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  • \$\begingroup\$ Interesting. Could you post a reference circuit with components? \$\endgroup\$
    – Pablo
    Jun 23 at 6:00
  • \$\begingroup\$ You could use half of a single 7474. Just wire ~Q -> D, input to CLK and output at Q \$\endgroup\$ Jun 23 at 11:57
  • \$\begingroup\$ A variation on this which can be even better is to use a pair of one-bit registers, one of which is clocked by the signal to be detected and the other of which is clocked by an observer. Wire the non-inverting output of the first to the data input of the second, and the inverting output of the second to the data input of the first. Any time the outputs differ, that means an event was observed since the last acknowledgment was received. If the outputs match, that means an acknoweldgment was received since the last event was detected. \$\endgroup\$
    – supercat
    Jun 23 at 20:26
  • \$\begingroup\$ @supercat If you wanted to spend a PLC output on this, then you would use just one flip-flop and wire that output to D. \$\endgroup\$ Jun 24 at 2:21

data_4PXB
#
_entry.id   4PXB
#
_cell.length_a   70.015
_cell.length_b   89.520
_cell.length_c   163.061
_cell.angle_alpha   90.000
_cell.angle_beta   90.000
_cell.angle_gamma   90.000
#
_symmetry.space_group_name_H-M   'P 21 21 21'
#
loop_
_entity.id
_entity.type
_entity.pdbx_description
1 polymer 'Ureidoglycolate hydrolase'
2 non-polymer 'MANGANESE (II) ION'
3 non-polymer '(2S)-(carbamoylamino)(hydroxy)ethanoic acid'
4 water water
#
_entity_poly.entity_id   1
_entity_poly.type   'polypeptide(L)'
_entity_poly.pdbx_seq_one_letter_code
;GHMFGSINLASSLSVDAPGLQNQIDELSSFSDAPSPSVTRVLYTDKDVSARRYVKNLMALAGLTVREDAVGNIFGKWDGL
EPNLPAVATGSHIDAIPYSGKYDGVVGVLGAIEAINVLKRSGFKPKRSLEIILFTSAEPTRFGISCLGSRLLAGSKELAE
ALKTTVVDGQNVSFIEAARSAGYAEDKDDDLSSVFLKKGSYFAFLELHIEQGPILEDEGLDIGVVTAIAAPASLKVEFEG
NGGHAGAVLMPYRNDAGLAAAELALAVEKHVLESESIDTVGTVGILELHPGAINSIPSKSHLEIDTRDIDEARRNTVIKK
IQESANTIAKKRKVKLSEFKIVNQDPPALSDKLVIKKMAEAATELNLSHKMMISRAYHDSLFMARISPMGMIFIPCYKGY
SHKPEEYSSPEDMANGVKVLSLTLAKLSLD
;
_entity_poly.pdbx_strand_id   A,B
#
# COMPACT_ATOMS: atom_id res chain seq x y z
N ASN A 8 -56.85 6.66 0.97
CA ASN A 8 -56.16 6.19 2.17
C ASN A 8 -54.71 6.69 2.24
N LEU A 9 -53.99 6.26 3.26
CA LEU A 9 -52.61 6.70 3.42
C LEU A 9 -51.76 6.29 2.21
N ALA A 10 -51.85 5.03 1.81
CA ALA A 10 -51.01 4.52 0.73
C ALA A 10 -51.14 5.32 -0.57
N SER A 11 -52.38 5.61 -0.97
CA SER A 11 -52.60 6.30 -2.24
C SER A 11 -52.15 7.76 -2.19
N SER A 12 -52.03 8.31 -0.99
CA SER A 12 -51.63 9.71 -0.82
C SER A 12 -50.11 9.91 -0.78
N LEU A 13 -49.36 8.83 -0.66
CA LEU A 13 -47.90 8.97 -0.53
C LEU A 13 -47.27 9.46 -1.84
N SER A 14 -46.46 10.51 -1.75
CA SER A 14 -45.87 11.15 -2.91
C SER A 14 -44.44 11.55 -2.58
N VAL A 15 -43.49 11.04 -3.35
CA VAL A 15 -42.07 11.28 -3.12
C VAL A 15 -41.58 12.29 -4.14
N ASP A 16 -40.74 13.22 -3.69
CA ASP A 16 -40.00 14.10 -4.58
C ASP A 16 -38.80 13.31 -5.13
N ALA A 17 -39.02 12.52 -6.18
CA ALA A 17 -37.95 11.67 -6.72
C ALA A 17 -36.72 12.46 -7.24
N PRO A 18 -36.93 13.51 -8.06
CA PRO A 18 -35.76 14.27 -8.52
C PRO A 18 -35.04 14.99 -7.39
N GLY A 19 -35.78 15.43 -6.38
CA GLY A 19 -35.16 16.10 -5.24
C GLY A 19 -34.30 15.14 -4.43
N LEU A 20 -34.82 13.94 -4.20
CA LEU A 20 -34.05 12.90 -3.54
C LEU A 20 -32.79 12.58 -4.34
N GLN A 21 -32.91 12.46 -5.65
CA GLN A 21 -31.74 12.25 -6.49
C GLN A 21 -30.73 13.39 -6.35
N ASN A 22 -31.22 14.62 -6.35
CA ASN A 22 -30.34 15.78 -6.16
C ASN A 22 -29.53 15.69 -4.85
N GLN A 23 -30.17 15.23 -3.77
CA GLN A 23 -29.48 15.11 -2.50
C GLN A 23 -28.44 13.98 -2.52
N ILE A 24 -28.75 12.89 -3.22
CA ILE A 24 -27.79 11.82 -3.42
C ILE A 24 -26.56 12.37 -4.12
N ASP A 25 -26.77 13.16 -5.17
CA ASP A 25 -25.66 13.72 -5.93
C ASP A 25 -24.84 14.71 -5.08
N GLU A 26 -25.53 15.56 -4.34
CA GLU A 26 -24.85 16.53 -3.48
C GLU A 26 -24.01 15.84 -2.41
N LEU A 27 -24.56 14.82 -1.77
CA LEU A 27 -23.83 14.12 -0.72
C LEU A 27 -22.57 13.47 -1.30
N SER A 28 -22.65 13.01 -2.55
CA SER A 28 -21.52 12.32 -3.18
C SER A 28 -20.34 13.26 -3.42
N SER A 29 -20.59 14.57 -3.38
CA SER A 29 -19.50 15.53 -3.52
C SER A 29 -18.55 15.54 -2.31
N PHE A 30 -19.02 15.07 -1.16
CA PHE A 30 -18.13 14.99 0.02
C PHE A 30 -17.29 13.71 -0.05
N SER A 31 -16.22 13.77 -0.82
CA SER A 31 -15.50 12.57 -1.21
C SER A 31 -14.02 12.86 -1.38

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Maybe a diode, capacitor, and resistor?

Low input pulse would discharge the capacitor via diode.

A high input would then allow the capacitor to slowly charge back to high voltage again.

In addition a simple 74HCT14 inverter chip could be used as a buffer to drive the RCD network and again buffer the RCD output to square wave.

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  • \$\begingroup\$ Charge time to discharge time is 1:500 minimum, not so easy. TTL input feeds 1-2 mA, so we would need 0.5-1A for 2us. \$\endgroup\$
    – Jens
    Jun 22 at 18:46
  • \$\begingroup\$ @Jens Of course a TTL compatible buffer can be used, or maybe a 74HCT14 schmitt trigger inverter. It has definite input and output impedances and will square up the RC waveform nicely. \$\endgroup\$
    – Justme
    Jun 22 at 19:42
  • \$\begingroup\$ @Jens could you please show a circuit with 74HCT14? \$\endgroup\$
    – Pablo
    Jun 22 at 20:03
  • \$\begingroup\$ @Pablo: I can't do this as a blind shot with a function guarantee using a 74HCT14. Ask Justme. \$\endgroup\$
    – Jens
    Jun 22 at 20:19
  • \$\begingroup\$ Oops, sorry Jens :) \$\endgroup\$
    – Pablo
    Jun 22 at 20:26